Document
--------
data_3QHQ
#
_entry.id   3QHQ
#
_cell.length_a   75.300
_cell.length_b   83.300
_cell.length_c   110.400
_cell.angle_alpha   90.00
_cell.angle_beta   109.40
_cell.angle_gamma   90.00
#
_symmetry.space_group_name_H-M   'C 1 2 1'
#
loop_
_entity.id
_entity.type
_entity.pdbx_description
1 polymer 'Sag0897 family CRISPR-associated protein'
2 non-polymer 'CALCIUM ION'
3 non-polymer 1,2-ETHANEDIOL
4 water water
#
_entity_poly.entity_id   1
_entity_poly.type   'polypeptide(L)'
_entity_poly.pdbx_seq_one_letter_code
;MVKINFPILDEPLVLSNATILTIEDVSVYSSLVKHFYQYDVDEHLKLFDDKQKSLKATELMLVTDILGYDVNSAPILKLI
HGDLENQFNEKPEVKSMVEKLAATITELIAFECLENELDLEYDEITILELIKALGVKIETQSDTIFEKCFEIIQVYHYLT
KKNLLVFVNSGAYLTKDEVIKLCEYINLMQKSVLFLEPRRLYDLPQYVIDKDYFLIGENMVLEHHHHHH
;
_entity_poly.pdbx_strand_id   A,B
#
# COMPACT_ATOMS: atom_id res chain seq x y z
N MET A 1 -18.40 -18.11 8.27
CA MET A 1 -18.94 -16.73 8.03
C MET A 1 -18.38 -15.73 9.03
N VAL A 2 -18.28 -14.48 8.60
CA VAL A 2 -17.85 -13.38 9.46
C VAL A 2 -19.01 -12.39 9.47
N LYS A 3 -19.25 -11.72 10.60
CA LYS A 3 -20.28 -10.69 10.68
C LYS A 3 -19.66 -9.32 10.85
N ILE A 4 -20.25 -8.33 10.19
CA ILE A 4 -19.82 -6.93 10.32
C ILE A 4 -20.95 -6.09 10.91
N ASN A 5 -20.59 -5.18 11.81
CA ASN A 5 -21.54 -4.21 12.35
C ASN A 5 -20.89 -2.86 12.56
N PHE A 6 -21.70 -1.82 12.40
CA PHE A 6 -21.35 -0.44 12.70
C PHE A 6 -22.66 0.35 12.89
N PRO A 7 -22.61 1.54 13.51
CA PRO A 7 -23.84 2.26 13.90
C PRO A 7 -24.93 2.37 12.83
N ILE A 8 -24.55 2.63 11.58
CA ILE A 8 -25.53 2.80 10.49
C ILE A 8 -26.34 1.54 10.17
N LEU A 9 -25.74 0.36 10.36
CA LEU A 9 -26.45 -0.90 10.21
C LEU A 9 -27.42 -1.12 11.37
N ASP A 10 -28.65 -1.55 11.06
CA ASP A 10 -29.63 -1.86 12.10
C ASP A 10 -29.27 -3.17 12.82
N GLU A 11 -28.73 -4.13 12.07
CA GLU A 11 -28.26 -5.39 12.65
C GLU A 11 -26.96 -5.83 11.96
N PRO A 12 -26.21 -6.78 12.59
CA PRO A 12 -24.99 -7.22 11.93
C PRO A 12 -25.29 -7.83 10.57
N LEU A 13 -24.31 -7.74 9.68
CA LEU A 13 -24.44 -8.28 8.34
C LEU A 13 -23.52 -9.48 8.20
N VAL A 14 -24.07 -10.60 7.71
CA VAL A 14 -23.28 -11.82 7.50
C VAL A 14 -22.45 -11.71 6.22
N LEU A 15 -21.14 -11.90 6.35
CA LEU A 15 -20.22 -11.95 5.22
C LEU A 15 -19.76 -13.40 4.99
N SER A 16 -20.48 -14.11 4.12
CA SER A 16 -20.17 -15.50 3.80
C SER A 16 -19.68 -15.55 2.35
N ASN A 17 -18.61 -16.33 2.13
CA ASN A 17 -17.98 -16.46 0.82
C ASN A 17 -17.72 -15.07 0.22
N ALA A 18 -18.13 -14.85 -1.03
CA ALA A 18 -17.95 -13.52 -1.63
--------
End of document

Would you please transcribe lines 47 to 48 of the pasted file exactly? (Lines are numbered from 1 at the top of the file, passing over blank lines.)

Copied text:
C ASN A 5 -20.89 -2.86 12.56
N PHE A 6 -21.70 -1.82 12.40